Welcome to the real Costa Blanca

by Katie.Wood

Forget Benidorm and the worst excesses of the Costa Blanca; just a short drive from Alicante is the real Spain, a land of hillside villages, almond and orange groves, and religiously-observed siestas

When you hear the phrase ‘Costa Blanca’, do you imagine concrete towers and mass tourism at its worst? If so, think again. The southern end of the Costa, around Benidorm, certainly does send shudders down the spine of anyone who seeks the real Spain. But keep driving and heading north, and within 90 minutes of Alicante you enter a very different scene.
The landscape changes from brown and arid to green and mountainous, high-rise concrete hotels give way to smart villas, and you find yourself in lush valleys of oranges, almonds and lemon groves. There are few places in the world where the northern part of a small coastline contrasts more with the south.
In the northern Costa Blanca you find quaint Spanish villages and life that goes on the way it has for decades, with siestas religiously adhered to, and local customs and culture still very much a part of everyday life. Villages where nothing but Spanish can be heard are commonplace.
This part of Spain is also one of the wealthiest in the country. Tourism earns considerable returns for the locals, and property prices reflect the number of well-heeled northern Europeans who buy a second home in this beautiful area. The weather has a lot to do with this. In the region's main town, Denia, the sun is said to shine 320 days a year.
Denia's skyline is dominated by the 18th-century Castillo de Denia. Not only does a trip to this honey-coloured fortress give you an insight into the region's long history, but the building's grandness offers an excellent opportunity to look around and get your bearings. Twenty miles of Blue Flag beaches extend from Denia to the north; head south and the rocky coves provide excellent scuba sites.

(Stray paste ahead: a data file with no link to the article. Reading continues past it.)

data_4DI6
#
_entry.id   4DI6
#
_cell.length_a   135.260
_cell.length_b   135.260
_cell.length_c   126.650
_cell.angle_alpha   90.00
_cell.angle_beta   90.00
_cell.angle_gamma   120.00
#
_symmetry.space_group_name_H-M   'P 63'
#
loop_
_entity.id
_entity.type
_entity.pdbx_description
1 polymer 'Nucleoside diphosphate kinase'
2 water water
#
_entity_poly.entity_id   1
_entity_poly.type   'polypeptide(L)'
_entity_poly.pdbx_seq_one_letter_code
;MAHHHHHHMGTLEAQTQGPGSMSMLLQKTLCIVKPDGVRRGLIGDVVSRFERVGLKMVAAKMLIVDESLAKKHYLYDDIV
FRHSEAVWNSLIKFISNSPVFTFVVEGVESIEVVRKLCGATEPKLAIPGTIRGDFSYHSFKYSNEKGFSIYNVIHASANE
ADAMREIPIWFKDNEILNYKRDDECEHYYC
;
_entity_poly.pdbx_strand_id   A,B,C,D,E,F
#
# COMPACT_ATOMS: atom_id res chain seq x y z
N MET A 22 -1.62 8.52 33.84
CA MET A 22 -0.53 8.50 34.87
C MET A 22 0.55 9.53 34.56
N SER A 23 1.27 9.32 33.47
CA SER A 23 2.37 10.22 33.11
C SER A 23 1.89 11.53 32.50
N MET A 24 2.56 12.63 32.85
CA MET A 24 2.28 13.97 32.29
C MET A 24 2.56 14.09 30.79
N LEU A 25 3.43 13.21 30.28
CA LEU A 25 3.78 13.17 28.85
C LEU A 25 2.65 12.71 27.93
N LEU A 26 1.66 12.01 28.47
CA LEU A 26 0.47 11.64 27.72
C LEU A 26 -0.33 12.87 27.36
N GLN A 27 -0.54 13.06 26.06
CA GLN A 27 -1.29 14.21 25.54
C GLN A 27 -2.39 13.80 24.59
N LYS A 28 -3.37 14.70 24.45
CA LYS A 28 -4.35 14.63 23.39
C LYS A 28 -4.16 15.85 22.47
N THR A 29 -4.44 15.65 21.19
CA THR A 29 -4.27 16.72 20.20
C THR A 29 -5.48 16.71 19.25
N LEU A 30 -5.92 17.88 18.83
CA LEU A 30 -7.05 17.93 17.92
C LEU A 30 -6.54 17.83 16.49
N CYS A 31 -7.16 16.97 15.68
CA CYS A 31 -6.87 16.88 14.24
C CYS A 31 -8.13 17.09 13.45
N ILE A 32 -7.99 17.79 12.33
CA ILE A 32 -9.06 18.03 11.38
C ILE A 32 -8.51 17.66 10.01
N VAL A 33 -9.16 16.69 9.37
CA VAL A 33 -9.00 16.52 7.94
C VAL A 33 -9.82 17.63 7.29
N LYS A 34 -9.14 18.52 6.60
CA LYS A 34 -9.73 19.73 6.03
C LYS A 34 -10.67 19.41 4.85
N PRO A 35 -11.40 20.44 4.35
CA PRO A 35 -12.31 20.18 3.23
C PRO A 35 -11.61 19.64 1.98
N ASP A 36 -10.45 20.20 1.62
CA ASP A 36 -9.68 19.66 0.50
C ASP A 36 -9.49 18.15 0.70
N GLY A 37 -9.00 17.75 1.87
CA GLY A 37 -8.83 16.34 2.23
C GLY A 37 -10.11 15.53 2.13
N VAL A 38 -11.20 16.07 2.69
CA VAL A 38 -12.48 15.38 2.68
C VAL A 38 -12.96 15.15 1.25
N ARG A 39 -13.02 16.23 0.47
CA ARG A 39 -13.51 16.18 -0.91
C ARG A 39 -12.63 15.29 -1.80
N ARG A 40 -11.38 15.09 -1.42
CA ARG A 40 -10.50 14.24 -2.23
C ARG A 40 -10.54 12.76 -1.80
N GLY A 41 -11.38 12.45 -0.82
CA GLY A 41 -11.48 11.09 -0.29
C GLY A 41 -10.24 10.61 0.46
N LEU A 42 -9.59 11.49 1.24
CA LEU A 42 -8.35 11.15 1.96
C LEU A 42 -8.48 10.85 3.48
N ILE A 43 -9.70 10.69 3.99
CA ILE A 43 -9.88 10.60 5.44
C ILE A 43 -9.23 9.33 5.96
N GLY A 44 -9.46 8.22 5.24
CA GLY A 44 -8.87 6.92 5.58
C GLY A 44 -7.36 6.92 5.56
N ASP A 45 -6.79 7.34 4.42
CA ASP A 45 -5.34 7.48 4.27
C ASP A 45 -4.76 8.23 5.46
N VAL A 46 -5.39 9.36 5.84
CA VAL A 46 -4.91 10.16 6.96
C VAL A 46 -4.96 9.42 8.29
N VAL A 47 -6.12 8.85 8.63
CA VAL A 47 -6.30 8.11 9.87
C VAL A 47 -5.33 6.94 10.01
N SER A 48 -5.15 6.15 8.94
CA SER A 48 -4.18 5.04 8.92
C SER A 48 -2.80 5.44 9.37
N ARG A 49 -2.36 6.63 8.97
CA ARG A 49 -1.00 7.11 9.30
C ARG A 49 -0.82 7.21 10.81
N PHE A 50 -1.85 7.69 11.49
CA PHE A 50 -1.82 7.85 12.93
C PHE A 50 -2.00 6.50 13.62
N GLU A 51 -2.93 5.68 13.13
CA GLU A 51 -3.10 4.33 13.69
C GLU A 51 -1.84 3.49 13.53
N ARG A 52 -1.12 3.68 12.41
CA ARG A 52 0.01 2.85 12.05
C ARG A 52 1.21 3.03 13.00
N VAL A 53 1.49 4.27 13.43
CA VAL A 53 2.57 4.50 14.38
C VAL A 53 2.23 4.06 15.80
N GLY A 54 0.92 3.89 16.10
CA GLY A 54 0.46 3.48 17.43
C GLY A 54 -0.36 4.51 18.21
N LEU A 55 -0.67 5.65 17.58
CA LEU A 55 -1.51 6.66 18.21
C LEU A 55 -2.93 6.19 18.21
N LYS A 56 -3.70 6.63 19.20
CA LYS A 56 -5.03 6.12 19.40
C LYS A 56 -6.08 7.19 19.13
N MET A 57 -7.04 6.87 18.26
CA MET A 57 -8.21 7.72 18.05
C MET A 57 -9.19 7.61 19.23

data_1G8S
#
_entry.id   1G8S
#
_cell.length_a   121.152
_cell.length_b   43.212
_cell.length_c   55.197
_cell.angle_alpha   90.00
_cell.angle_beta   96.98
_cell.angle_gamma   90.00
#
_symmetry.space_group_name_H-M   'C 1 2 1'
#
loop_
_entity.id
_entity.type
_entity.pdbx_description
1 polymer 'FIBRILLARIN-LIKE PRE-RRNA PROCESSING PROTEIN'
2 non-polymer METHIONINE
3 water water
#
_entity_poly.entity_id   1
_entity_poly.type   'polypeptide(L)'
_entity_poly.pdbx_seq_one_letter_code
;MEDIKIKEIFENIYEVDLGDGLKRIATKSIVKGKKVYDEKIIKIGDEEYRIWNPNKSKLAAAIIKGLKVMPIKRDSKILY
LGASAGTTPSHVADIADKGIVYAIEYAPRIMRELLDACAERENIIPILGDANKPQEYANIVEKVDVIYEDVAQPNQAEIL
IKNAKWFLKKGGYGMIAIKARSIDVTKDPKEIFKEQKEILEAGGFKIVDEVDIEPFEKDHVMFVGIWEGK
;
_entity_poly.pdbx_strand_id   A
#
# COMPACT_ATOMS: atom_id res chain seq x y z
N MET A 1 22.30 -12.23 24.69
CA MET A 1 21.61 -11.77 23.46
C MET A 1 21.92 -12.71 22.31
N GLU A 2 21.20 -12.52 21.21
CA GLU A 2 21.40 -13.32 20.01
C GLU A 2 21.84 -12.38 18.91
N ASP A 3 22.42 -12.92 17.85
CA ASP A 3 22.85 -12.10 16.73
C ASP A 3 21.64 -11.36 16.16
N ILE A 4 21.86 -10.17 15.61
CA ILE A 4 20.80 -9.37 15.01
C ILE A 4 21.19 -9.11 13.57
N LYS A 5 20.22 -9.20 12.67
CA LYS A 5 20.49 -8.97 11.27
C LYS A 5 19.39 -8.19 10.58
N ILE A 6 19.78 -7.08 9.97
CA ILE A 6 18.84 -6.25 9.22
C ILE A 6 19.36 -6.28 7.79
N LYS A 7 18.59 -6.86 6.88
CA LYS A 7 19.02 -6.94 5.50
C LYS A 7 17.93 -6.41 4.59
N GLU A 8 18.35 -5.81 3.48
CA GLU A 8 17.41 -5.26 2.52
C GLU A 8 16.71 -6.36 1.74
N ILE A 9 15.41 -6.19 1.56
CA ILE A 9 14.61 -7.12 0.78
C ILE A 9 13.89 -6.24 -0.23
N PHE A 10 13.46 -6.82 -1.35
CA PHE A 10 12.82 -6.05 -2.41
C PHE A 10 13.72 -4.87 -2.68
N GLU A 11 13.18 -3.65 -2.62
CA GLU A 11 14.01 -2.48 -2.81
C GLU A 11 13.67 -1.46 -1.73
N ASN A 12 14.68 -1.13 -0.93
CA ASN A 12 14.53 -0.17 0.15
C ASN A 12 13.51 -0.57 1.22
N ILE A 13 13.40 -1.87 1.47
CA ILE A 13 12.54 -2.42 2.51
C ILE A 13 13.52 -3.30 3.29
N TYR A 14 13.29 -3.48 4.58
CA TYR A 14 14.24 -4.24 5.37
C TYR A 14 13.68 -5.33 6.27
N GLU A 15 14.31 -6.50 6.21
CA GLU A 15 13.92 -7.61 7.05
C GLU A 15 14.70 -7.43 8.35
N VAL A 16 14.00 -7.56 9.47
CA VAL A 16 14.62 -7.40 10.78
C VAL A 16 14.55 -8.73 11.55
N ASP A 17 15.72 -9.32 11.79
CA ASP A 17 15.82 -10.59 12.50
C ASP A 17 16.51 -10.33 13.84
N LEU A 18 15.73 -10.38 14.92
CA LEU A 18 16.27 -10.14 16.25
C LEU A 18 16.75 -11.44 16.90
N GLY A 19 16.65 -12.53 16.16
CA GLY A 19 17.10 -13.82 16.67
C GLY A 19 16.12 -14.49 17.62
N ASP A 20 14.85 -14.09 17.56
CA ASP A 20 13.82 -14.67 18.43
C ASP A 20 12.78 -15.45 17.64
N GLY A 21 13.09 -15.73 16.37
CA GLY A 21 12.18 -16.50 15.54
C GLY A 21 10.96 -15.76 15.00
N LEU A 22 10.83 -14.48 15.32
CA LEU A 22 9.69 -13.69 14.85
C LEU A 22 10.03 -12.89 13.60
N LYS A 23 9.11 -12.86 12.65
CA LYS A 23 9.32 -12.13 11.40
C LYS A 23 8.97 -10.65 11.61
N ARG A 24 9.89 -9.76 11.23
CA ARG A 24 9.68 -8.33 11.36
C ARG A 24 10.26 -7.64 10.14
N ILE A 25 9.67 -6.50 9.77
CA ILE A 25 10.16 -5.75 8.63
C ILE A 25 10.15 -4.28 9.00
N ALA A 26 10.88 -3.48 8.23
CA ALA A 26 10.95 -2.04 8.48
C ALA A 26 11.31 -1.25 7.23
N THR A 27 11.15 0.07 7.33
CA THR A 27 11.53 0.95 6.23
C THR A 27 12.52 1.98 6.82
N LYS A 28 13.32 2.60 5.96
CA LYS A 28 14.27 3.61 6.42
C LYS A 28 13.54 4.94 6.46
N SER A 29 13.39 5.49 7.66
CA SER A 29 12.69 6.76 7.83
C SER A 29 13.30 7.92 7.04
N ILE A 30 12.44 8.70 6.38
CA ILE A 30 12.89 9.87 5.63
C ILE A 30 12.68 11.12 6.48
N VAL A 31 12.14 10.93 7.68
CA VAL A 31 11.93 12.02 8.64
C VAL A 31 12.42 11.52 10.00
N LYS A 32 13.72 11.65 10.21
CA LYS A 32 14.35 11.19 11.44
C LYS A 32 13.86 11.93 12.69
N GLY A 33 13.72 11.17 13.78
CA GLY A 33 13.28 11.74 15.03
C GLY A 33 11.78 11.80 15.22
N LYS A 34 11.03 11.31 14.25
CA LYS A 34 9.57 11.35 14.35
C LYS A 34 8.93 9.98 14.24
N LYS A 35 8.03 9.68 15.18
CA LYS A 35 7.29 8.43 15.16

What’s lovely about Denia is that it’s no fake resort; this is still very much a working town. With its pavement cafes, smart shops and bustling indoor market, it feels like a small version of Nice. There's just so much life about the place. Maybe that's why the town celebrates more fiestas than any other in Spain - quite an achievement. The biggest is the Hogueras de San Juan (22-24 June). Similar to the Fallas festival in Valencia, it features hundreds of huge papier-mâché sculptures, representing anything from politicians and celebrities to hot issues of the moment. These are set up in the main streets and squares, only to be set alight in spectacular bonfires on June 24 to celebrate the arrival of summer. The carnival lasts through the night and, although there is no rowdy behaviour or drunkenness, the party atmosphere is electric.
During July the town celebrates ‘Santissima a Sangre’, which honours the town's patron saint. Events include the ‘Toros a la Mar’ bull-running around the seafront, in which, similar to Pamplona's famous event, young men run in front of the bulls before throwing themselves into the sea.
The following month, August 14-16 sees the Moors and Christians fiesta. A Moorish 'invasion' is re-enacted every year, with the accompanying cannon- and musket-fire, and the following day the Christians stage an attack and retake their castle with even more enthusiasm.
Neighbouring Jávea, a portside town of 20,000, doubles in size in the summer. Wander the narrow streets that cluster around the 15th-century Gothic fortress church of San Bartolome, with old houses built from Tosca sandstone. No high-rise buildings are allowed in Jávea which helps it retain its old charm.
Pueblo, the old village of Jávea, has made few concessions to tourism. Whitewashed houses surround the bay, and it's a great place to just sit in one of the outdoor cafes watching the fishermen bring in their fresh catches.
Orba and Jalon Valleys